Cuba is ‘huge opportunity’ for US travel companies: Study

US travel to Cuba has already surged, albeit from very low levels, in the last two years since the former Cold War allies announced a detente and the Obama administration eased travel restrictions to the island. (Reuters)
Updated 10 May 2017

Cuba is ‘huge opportunity’ for US travel companies: Study

HAVANA: Cuba represents a “huge” but challenging opportunity for US cruise, airline and hotel companies as American visitors to the Caribbean island could increase as much as sevenfold by 2025, according to a report by the Boston Consulting Group (BCG).
As many as 2 million Americans could visit up from 285,000 last year, excluding Cuban Americans, the BCG study published on Wednesday estimated.
Given tourism infrastructure is already creaking, that means there are business opportunities aplenty but US companies must learn to navigate a centrally planned economy with its quirks.
US travel to Cuba has already surged, albeit from very low levels, in the last two years since the former Cold War allies announced a detente and the Obama administration eased travel restrictions to the island.
“The reality is that US travel to Cuba is in its nascent stages and all the players are still learning how to make it work,” the report read. “Success, as with most things Cuban, will require unusual — and often unorthodox — approaches.”
BCG did not address the uncertainty cast by the election of US President Donald Trump who has threatened to row back on the normalization of relations.
The Cuban government aims to double hotel capacity by 2030 through partnerships with foreign companies, it pointed out. So far, Starwood is the only US hotel company operating in Cuba.
Instilling a hospitality mindset in tourism workers who were mostly state employees, even at US-owned companies, on low wages could be challenging, it noted.
Poor service sat particularly badly when rooms were “extremely expensive for the region.”
“The risk is that US travelers who visit Cuba and stay at a hotel that is part of a brand they trust will experience prices much higher than usual …” the report read.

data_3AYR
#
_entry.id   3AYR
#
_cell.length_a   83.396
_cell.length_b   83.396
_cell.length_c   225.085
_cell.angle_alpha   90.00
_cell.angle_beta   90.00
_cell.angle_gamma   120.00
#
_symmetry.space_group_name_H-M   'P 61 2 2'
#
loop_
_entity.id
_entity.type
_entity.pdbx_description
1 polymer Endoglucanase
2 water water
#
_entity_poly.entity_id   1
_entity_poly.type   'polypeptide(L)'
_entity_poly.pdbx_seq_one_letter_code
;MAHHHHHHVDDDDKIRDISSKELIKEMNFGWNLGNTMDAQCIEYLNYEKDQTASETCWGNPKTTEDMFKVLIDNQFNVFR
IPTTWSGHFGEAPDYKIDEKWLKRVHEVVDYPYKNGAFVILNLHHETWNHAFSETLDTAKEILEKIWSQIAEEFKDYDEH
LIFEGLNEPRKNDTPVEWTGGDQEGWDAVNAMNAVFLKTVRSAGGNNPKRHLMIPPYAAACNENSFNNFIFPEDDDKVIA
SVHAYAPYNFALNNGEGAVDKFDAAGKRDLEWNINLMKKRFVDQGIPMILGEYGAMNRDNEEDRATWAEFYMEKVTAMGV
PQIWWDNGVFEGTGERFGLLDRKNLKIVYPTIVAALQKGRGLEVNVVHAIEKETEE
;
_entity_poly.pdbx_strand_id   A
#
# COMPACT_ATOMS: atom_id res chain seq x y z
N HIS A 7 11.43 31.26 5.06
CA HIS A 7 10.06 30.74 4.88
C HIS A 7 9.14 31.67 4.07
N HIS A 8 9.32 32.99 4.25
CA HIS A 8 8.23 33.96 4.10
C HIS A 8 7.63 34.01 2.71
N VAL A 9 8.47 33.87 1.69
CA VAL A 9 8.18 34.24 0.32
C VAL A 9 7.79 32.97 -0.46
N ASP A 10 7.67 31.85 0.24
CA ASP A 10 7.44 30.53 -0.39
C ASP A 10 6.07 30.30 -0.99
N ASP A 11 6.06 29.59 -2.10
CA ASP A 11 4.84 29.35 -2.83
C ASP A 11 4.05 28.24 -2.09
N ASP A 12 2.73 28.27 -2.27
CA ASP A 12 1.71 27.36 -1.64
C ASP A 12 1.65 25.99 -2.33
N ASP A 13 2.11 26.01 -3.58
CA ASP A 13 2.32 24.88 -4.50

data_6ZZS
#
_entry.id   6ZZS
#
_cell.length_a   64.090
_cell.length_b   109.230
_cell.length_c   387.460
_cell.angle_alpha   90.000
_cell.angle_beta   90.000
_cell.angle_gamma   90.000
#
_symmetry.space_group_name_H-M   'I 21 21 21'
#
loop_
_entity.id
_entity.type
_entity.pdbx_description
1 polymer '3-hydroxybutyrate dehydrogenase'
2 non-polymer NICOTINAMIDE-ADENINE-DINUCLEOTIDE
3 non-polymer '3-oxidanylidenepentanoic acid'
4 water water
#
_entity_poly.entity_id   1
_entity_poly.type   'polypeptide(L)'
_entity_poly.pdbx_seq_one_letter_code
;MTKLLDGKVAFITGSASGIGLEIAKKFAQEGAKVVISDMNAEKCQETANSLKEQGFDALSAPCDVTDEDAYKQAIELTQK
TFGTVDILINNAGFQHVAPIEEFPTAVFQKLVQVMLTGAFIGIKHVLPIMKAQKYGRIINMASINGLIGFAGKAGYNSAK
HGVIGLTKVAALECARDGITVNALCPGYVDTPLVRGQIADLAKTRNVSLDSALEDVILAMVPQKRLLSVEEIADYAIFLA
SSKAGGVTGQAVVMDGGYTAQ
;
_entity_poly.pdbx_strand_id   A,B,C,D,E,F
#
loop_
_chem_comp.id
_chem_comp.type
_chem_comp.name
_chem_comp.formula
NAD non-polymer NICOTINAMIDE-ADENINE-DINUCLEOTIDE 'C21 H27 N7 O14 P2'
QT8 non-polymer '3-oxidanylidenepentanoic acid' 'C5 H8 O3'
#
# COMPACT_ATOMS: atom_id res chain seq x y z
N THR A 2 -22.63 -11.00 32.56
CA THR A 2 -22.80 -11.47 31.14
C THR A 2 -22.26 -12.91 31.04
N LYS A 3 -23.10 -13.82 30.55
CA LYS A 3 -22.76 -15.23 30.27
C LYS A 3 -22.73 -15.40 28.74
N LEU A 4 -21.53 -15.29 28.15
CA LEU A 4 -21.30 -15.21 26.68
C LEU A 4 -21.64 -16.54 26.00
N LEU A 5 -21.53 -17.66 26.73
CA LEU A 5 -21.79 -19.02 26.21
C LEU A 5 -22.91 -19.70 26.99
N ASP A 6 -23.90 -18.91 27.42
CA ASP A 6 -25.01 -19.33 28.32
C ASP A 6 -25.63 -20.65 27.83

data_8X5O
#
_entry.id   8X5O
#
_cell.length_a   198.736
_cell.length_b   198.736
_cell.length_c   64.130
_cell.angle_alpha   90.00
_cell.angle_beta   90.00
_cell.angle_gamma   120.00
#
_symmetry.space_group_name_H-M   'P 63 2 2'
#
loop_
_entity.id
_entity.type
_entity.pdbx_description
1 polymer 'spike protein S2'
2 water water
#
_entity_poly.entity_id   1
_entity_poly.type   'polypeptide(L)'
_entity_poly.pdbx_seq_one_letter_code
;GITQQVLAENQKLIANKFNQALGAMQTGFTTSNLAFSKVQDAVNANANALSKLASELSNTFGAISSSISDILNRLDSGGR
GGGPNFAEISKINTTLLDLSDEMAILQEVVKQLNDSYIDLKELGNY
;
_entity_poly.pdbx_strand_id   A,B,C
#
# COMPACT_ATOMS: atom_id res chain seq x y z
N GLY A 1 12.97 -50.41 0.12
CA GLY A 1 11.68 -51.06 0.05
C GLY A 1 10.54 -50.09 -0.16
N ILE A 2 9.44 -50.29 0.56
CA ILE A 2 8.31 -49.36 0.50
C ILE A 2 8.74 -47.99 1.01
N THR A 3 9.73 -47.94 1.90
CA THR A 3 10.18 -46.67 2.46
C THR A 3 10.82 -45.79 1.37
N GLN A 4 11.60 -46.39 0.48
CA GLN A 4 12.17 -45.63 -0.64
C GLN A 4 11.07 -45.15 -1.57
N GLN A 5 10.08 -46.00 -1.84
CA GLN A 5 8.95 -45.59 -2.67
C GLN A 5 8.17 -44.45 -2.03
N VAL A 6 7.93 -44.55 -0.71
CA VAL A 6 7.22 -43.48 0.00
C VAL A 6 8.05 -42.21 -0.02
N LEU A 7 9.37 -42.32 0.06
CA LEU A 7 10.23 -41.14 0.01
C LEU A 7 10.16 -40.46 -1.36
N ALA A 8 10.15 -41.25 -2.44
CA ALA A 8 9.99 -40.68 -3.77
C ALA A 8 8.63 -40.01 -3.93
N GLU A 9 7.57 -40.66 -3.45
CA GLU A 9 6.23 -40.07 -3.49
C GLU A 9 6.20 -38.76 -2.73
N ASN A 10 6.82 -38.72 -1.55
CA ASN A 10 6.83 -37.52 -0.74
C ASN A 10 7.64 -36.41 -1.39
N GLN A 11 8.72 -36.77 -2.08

Meanwhile, there was also an opportunity for expanding cruise lines to Cuba, BCG said. Nearly two-thirds of 500 US travelers surveyed would consider one to Cuba. Several US cruise operators have started offering lines to Cuba in the past year.
They have to deal with different challenges such as including a cultural element to their trips to comply with US government rules on travel to Cuba, BCG noted.
US companies should work together with the Cuban government to resolve some of these issues.
As for airlines, they needed to deal with the excess demand for flights to Havana. They could carry out campaigns to lure Americans to other Cuban cities, BCG advised, and tap into Cuban demand for flights to the US.


ADB to invest $2 billion in Pakistan’s energy sector

Updated 32 min 38 sec ago

ADB to invest $2 billion in Pakistan’s energy sector

  • Pakistan’s energy sector is facing a cash shortfall of Rs12 billion per month, down from Rs39 billion
  • ADB is interested in facilitating technical studies for gas storage facilities

KARACHI: The Asian Development Bank (ADB) plans to invest $2 billion in Pakistan’s energy sector within the next three years, as the South Asian nation’s power supply chain is paralyzed by Rs12 billion a month in circular debt, the Ministry of Energy said in a statement.
After a Wednesday meeting with Energy Minister Omar Ayub Khan and Special Assistant to the Prime Minister on Petroleum Nadeem Babar, the ADB’s team, headed by its director for Central and West Asia, Werner Liepach, also expressed interest in facilitating technical studies for gas storage, as Pakistan is facing a gas deficit.
The Asian lender this week released $1 billion to shore up the Pakistan’s public finances and help strengthen its slowing economy, while another $300 million were released to help the government address financial sustainability, governance, and energy infrastructure policy constraints in the energy sector.
In July, the International Monetary Fund (IMF) approved a three-year $6 billion extended fund facility (EFF) to finance the government’s economic reform program that aims to put Pakistan’s economy on the path of sustainable and inclusive growth. The bailout program is expected to catalyze at least $38 billion in financing from Pakistan’s development partners.
The ADB, Pakistan’s top energy sector partner with a $2.1 billion portfolio discussed energy sector projects with the ministry’s Power Division, and it was decided that a comprehensive portfolio review meeting will be held by the end of this month.
The ADB team was apprised of the New Renewable Energy Policy, which will be placed before Pakistan’s Council of Common Interest (CCI) in its scheduled meeting by the end of the month. The team was briefed on various steps that have been undertaken to boost the efficiency of the system and campaign against power theft, the ministry’s statement said, adding that the government’s circular debt capping plan has reduced the debt’s growth from Rs39 billion a month to Rs12 billion. 
On Dec. 6, Liepach observed that Pakistan’s “is a longstanding chronic issue ailing the country’s power sector.”
“A comprehensive and realistic Circular Debt Reduction Plan, assisted by ADB in close coordination with other development partners, is the cornerstone of this subprogram. The plan aims to drastically cut the new flows of circular debt and provides policy directions on addressing accumulated circular debt,” he said.